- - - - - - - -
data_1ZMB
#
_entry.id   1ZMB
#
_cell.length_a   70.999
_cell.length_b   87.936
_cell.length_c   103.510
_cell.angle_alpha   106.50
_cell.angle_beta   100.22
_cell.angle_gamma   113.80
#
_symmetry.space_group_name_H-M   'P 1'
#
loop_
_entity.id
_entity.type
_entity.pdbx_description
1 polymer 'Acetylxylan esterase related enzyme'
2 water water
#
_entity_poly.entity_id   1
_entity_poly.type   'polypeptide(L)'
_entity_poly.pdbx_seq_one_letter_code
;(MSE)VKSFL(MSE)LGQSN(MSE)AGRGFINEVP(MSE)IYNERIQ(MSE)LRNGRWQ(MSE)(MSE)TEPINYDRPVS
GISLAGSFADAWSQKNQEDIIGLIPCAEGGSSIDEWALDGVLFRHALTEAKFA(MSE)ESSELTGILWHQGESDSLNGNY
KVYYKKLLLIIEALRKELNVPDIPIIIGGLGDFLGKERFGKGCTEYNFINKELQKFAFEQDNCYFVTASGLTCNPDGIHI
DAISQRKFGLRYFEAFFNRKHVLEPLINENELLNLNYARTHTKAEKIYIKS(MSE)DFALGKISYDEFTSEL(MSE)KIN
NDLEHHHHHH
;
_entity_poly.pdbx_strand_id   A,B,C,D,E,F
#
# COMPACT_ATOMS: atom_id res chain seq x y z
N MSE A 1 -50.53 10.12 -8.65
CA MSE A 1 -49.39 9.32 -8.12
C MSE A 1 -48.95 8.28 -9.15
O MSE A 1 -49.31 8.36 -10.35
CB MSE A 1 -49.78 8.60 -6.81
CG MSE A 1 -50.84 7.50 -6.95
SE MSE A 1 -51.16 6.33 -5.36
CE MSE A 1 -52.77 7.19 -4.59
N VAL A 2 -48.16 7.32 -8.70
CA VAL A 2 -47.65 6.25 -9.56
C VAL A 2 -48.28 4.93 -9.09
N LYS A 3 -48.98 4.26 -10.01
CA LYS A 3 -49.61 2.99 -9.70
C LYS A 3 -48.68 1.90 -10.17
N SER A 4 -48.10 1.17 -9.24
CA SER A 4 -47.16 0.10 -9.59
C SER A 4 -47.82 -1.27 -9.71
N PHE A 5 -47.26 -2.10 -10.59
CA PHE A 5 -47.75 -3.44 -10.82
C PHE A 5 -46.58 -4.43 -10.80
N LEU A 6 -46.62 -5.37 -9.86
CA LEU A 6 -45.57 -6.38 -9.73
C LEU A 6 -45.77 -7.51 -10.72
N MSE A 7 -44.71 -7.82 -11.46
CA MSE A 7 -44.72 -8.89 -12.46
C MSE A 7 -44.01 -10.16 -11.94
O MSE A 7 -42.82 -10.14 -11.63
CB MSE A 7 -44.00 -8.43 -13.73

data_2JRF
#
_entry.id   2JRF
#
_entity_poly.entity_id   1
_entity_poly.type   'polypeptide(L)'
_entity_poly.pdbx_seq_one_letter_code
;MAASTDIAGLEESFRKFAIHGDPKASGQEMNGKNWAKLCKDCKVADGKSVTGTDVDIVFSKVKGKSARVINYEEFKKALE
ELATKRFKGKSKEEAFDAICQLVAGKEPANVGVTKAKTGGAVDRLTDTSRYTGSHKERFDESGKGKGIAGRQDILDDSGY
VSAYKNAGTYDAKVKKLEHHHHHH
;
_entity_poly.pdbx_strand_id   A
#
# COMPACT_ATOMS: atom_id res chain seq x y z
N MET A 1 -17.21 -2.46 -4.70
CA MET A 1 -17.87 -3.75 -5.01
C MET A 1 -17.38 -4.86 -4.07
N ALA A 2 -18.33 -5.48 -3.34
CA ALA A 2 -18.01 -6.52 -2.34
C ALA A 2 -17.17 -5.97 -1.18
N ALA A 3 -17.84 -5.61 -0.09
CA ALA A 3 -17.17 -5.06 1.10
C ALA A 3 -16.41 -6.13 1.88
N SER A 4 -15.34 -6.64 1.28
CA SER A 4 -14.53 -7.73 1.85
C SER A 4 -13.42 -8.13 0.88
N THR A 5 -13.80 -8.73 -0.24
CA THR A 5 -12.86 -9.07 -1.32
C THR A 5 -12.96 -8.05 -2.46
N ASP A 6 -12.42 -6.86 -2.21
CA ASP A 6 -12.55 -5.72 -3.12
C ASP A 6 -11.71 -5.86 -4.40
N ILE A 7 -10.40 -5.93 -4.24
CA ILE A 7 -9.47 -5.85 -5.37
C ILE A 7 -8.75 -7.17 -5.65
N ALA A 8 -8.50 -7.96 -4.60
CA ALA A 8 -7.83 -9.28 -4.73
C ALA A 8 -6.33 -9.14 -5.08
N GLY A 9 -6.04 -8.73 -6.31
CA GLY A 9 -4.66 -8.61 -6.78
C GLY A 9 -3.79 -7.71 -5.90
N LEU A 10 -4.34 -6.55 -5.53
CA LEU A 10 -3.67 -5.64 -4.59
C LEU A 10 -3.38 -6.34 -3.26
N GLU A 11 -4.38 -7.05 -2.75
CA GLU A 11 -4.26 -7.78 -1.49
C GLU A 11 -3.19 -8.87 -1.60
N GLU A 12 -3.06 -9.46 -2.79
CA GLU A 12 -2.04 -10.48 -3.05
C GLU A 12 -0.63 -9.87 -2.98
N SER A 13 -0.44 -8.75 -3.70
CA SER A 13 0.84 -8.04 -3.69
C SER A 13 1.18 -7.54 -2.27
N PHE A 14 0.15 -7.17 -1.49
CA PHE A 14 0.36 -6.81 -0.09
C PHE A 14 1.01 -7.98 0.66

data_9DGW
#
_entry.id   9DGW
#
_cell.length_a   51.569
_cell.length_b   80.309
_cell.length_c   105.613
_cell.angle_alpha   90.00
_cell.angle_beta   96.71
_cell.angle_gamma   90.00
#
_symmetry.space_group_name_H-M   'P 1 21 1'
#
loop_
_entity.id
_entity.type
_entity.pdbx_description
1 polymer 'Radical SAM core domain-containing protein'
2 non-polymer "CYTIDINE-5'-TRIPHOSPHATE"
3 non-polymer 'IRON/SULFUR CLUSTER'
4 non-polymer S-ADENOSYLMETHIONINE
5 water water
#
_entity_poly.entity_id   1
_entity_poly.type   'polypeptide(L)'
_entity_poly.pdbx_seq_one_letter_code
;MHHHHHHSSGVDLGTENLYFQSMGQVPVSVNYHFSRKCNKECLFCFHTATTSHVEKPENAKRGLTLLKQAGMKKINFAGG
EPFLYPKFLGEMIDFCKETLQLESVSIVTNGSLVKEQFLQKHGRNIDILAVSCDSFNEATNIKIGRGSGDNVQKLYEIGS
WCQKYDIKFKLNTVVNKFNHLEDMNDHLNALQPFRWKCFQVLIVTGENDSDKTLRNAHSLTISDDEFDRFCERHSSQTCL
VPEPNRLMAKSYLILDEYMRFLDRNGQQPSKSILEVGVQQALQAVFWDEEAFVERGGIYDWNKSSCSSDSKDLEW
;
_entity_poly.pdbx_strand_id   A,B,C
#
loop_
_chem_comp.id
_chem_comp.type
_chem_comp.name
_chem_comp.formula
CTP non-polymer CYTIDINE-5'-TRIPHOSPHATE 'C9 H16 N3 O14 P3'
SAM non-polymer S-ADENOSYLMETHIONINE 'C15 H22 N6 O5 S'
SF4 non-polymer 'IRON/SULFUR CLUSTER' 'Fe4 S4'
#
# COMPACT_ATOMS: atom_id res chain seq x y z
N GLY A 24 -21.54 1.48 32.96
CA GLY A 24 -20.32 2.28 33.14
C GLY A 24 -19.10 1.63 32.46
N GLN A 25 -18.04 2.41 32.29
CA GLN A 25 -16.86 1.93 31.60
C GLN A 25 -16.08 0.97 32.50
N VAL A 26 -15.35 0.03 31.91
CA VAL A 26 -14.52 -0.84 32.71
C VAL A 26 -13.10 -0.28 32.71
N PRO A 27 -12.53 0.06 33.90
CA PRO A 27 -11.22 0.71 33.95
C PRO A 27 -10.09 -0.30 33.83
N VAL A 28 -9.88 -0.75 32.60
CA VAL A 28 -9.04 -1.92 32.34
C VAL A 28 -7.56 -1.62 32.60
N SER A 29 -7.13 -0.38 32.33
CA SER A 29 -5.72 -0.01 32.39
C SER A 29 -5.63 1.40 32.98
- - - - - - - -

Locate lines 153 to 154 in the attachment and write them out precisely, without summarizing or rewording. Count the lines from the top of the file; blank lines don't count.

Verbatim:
_chem_comp.name
_chem_comp.formula